Proponents of advancing the work from home model have a solid argument: employees working from home are more productive.
Fair enough. Employees working from home can be more productive for all the obvious reasons:
- No distracting office drama (gossip, petty politics, confrontations, etc.)
- Fewer interruptions from people who forget you need uninterrupted time to think and concentrate
- Not as many impromptu, informal meetings lacking real purpose
- Chatty co-workers on Zoom can be muted
- Ability to multitask during videoconferencing when conversations go off topic
- No commute time
So, it’s easy to understand why many employees are putting up a resistance to returning to the office
But employers who want employees to return to the workplace have a much stronger argument:
Productivity is not the only metric that matters. It’s not even one of the top three.
Working remotely comes at a cost to other metrics or key performance indicators that drive growth, sales, market share, and profitability. Those metrics keep a company competitive in every regard, such as:
Do I need to go on?
Simon Sinek, best-selling author and a recognized authority on company culture, has said on many occasions that innovation, learning, and building meaningful relationships cannot happen when people work in isolation. They happen when people bump into each other and have those brief, 90-second conversations.
They happen when people say, “Let’s grab lunch.” Relationships are built when people ask each other about their weekends, how their mom is doing in the hospital, or if they watched the Bucks win the championship.
It’s why Zoom isn’t, wasn’t, and never will replace: human-to-human interaction. (Would you have married your spouse if you never met in person – only through Zoom?)
So how do you motivate people to want to come back to the workplace?
The fact of the matter is that only 12% of people want to work from home, full-time, according to a Gensler study.
As much as this may come as a relief to many of you, it’s by no means an absolute percentage. For example, you may have 16, or even 20% of your employees wanting to work from home, 100% of the time.
Consider five ways you can motivate your people to return to the office:
First, the most obvious solution is to offer a hybrid model where office presence is only required two or three days each week.
Make sure the days you select are required for all remote employees because after all, it’s pointless for someone to make a thirty-minute commute if other remote workers didn’t make the trek in. There cannot be collaboration and team-building if only some people show up.
Second, if you want to attract people back to the office, make your office attractive.
Many of your employees have had plenty of time over the past sixteen months to create their ideal working environment. Anticipating the possibility of permanently working from home, or at least over an extended period, they may have created their ideal working habitat by purchasing new home office furniture, a higher-quality computer monitor, and wall art.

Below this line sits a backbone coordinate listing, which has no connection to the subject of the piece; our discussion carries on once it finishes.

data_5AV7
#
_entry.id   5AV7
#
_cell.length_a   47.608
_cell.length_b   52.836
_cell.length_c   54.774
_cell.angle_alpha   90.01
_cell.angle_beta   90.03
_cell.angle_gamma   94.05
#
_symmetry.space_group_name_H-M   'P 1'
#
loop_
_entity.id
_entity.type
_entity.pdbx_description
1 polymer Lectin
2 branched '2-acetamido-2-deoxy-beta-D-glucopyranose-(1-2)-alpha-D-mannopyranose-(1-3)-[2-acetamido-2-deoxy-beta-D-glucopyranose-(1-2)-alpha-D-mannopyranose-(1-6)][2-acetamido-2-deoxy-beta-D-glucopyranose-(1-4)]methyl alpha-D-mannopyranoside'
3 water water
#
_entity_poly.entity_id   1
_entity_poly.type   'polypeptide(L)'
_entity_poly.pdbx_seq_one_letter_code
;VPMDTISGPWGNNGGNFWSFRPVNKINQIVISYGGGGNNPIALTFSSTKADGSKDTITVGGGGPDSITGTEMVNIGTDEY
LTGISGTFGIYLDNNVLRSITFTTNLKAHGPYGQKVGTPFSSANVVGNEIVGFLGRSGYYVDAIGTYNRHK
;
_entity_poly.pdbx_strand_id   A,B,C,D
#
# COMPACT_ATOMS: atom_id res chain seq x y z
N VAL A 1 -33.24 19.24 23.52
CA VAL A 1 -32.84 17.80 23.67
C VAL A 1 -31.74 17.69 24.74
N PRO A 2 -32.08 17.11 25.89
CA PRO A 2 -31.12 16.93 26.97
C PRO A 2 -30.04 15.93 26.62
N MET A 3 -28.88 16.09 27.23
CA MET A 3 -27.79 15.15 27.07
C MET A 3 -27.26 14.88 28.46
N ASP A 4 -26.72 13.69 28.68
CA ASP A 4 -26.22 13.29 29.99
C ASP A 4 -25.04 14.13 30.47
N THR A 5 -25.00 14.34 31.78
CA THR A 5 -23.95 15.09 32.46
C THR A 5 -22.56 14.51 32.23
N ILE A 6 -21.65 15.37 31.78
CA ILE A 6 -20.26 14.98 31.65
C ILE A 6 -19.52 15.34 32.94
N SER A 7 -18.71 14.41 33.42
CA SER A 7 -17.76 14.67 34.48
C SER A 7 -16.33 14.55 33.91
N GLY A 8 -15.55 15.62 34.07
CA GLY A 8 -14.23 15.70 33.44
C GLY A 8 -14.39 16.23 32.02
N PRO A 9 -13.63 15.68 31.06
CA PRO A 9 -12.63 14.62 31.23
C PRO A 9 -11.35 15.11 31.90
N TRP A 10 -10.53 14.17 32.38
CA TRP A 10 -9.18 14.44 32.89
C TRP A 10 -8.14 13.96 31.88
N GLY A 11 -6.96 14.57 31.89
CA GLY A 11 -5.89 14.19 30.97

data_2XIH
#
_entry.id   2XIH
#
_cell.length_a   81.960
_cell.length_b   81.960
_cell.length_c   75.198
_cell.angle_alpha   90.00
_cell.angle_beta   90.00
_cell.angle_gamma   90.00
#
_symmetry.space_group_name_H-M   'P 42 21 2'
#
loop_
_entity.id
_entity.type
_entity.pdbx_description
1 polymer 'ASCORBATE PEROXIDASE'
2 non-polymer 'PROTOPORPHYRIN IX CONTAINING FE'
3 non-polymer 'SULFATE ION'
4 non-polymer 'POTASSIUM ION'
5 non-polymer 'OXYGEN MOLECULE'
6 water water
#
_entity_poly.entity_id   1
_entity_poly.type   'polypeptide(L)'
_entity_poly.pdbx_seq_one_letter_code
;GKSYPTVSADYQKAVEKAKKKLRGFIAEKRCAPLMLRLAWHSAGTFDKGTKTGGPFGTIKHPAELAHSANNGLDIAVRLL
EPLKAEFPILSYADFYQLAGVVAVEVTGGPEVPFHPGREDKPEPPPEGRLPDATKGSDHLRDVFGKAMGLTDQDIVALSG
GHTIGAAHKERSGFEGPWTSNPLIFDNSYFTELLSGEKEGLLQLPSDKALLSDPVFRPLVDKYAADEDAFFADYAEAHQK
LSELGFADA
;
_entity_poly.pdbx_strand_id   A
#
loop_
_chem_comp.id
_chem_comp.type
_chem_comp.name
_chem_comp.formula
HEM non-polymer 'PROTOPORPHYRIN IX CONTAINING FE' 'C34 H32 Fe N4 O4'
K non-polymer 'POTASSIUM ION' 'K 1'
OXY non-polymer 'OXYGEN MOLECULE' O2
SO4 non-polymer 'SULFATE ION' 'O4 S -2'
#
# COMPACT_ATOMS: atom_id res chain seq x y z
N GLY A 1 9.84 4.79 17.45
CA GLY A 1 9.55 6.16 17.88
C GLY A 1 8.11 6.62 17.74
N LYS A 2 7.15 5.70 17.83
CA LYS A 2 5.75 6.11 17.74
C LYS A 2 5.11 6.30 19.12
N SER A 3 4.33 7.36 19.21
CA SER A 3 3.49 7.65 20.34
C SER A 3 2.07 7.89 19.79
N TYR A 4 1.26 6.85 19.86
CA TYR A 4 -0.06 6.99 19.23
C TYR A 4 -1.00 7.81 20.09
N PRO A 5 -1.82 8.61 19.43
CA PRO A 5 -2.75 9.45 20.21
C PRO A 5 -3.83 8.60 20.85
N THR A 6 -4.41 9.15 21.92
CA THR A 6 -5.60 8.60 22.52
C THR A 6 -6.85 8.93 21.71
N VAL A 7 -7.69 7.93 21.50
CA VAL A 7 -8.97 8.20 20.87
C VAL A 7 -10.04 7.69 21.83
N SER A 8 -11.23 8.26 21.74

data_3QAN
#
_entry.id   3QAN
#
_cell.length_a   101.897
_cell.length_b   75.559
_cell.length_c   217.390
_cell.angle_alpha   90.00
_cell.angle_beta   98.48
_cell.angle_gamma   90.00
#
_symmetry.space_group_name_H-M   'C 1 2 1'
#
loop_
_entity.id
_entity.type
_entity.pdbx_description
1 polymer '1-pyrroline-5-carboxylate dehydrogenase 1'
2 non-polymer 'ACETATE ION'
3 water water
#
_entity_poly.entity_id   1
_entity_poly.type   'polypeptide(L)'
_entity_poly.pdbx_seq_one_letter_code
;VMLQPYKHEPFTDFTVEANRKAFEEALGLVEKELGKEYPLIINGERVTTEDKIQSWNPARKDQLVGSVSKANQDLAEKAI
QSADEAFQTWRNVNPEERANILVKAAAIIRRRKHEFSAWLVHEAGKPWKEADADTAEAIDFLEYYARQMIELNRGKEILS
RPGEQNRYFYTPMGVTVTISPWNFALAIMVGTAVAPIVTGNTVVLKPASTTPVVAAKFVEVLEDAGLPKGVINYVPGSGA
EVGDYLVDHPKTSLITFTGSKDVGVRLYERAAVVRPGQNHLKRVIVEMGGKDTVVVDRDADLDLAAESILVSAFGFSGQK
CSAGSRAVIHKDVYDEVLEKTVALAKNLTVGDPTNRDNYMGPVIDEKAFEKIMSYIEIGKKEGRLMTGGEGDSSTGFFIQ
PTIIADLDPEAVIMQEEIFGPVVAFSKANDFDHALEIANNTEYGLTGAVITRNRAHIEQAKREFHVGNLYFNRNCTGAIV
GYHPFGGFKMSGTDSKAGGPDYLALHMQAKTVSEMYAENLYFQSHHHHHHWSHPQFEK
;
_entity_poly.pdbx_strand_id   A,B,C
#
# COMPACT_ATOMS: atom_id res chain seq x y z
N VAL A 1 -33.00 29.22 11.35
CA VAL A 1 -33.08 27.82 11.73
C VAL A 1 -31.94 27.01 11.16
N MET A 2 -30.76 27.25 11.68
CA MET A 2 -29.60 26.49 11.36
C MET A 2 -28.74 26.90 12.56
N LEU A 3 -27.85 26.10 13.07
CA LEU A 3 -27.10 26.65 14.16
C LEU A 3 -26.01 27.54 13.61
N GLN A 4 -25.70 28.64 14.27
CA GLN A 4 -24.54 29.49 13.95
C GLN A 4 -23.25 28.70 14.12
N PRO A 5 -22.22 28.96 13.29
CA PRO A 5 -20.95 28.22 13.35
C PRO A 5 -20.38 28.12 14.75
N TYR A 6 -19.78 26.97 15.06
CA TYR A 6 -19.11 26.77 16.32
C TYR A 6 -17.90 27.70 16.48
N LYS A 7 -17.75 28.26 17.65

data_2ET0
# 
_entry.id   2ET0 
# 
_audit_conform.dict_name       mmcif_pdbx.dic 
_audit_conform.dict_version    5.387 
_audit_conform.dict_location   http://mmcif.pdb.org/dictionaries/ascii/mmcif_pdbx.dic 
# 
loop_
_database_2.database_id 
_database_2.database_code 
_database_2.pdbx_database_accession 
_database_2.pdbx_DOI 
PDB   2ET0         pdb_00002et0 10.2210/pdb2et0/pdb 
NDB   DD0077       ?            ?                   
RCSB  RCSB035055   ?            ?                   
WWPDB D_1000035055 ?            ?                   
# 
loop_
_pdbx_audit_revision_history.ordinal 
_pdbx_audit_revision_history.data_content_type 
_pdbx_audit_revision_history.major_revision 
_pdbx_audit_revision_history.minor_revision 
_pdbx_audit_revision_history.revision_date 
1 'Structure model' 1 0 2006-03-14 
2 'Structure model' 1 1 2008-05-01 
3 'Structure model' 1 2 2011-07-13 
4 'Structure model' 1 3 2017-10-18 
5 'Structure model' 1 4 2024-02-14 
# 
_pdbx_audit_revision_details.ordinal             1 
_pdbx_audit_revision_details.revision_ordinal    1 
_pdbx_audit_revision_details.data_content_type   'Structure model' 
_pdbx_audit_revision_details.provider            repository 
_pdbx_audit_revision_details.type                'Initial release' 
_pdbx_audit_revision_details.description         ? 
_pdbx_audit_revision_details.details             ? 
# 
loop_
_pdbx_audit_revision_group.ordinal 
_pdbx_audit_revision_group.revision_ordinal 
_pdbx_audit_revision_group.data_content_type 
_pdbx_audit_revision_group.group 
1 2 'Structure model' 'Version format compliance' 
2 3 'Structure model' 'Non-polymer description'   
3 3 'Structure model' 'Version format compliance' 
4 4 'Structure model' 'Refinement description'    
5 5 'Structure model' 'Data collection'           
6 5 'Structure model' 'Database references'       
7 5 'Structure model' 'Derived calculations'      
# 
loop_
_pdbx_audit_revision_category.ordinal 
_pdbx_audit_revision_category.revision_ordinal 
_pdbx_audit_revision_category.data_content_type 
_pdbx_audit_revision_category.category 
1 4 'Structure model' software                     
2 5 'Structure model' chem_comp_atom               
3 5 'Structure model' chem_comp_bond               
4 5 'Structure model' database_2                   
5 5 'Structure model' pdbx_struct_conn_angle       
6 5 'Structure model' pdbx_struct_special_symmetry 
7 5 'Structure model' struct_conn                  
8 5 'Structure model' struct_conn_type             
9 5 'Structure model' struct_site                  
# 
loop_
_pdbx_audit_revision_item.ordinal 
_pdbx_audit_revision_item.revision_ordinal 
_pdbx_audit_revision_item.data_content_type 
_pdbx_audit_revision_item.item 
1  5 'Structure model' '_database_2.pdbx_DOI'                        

Some may have repainted a room, improved their home-office lighting, have learned to enjoy the serenity of background music, and have established new routines to make their at-home work life more enjoyable.
One company I know of went through the effort to refresh and remodel their office spaces with the help of an interior decorator to make work life at their office more enjoyable. Employees were impressed. Even some of the most stubborn work-from-home advocates warmed up to at least splitting their time between home and office versus not coming back at all.
Third, consider hosting more training and mentorship programs.
According to a CNBC survey, nine out of 10 employees say they are happier with their jobs when in a mentoring relationship. Can you think of a better way to build trust, relationships, confidence, and competence in your company?
Fourth, let your people know that although productivity may have been on the rise while some worked from home, other KPIs have suffered, which simply isn’t sustainable.
When metrics such as innovation, teamwork and learning suffer, an organization couldn’t possibly expect to survive, let alone thrive. In other words, people need to know that productivity is only one of many metrics that matter when it comes to growth.
And fifth, work with returning employees to adapt your culture to one that focuses on productivity and efficiency.
It’s baffling that some employees are required to spend upwards of 20 hours/week in meetings, some of which are not relevant to their positions or functions.
If you, as the CEO were to do the math on how much it costs to tie people up in, at times, unnecessary meetings, it may be enough to make some significant changes.
In the UK, a recent study found that the average person’s attention span is 14 minutes long. Despite this fact, the average meeting is 60 minutes, while some exceed two or three hours. No wonder why people don’t want to return to the office.
The “new normal” could be a better “normal” by making these changes and improvements.